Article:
Barring the declaration of a state of emergency or extreme local weather conditions, West Virginia University will remain open during periods of inclement weather, officials say.
Students and employees should use good judgment, though, in deciding whether to attend classes or come to work based on the road and weather conditions in their individual locations, said Narvel Weese, WVU’s vice president of administration and finance.
Under WVU’s weather emergency procedures, the University Police officer in charge when snow or ice starts to accumulate is responsible for contacting campus, local and state agencies to inquire about road conditions and weather forecasts.
Any decision to cancel classes – or to close the University or a regional campus or office – will then be made after several University officials have consulted on the condition of campus roads and grounds as well as conditions in the vicinity.
There is a difference in closing the University and canceling classes, Weese said.
Rarely does the University close entirely; however, there are times when classes may be delayed or canceled. Even then, he noted, many units remain operational such as dining and residence hall services, roads and grounds crews, libraries and others. Units such as these are reminded to review their emergency internal operating procedures.
If officials do agree to cancel classes, the University will inform students and employees through many outlets, including the WVU emergency text message system, WVU’s main Web page (http://www.wvu.edu), WVUToday (http://wvutoday.wvu.edu) WVU’s mobile site (m.wvu.edu), Intranet (http://intranet.wvu.edu), E-News (e-mail announcements), Mountaineer Information Xpress (MIX) and traditional and social media.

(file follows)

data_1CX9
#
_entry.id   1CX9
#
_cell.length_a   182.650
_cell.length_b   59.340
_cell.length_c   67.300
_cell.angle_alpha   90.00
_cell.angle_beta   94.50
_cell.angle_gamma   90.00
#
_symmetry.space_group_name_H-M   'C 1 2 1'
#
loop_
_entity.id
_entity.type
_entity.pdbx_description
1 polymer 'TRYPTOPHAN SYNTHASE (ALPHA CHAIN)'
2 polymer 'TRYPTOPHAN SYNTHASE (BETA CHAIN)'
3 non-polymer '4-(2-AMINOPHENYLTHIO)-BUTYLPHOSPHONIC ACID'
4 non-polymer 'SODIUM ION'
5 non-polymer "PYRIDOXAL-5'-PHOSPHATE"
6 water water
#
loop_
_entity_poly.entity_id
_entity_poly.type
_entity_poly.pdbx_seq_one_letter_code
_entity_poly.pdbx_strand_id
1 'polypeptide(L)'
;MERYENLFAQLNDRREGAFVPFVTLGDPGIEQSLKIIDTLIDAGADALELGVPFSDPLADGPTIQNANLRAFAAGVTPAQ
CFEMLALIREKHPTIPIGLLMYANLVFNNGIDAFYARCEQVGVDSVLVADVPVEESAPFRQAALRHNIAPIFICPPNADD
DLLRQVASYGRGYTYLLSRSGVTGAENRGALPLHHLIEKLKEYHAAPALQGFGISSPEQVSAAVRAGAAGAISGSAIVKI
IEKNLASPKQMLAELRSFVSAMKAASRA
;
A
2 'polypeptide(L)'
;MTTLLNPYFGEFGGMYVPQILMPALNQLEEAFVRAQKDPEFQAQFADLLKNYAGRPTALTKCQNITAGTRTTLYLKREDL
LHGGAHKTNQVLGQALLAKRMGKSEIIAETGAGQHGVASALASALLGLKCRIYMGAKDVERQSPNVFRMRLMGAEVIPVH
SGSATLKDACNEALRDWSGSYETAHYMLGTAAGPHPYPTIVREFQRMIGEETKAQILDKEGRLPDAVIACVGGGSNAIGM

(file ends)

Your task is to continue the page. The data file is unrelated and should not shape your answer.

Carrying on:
In the event of a cancellation, WVUToday will be updated regularly with notices about special operating hours for facilities such as the Libraries, Student Recreation Center, Mountainlair and PRT and buses.
To sign up for WVU’s emergency message system, go to http://emergency.wvu.edu.
“A lot of thought goes into these types of decisions related to adverse weather conditions – from watching weather forecasts and checking with other agencies to making and announcing the decision,” Weese said. “And we will act quickly in the event of a weather emergency based on the health and safety of our students and employees.”
Academic Affairs officials would like to remind students and employees to exercise good judgment when venturing out.
“Students should notify their professors and employees their supervisors if they are unable to come to class or work,” Provost Michele Wheatly said. “In return, professors and supervisors are asked to be understanding in these instances and consult with department chairs or Human Resources officials if questions arise.”
Faculty are also encouraged to notify their students in the event of an individual class cancellation, she added.
Elizabeth A. Dooley, associate provost for undergraduate academic affairs, urged students to email their instructors immediately if it becomes evident they cannot make it in for a final or a class.
In addition, if severe weather strikes the East Coast, WVU Housing is prepared to remain open beyond the scheduled semester close time, said Corey Farris, interim dean of student affairs and director of housing. Announcements regarding University housing will be posted to MIX and the housing website (http://housing.wvu.edu/) as well as other University outlets.
The Division of Human Resources reminds supervisors that employees who do not work their scheduled shift may take annual leave, compensatory time off or – at the supervisors’ discretion – be permitted to make up those hours.
During inclement weather, patients at UHA clinics and University Hospital outpatient centers will be notified of any cancellations; employees are encouraged to check e-mail or stay tuned to broadcast announcements.
CONTACT: News and Information Services
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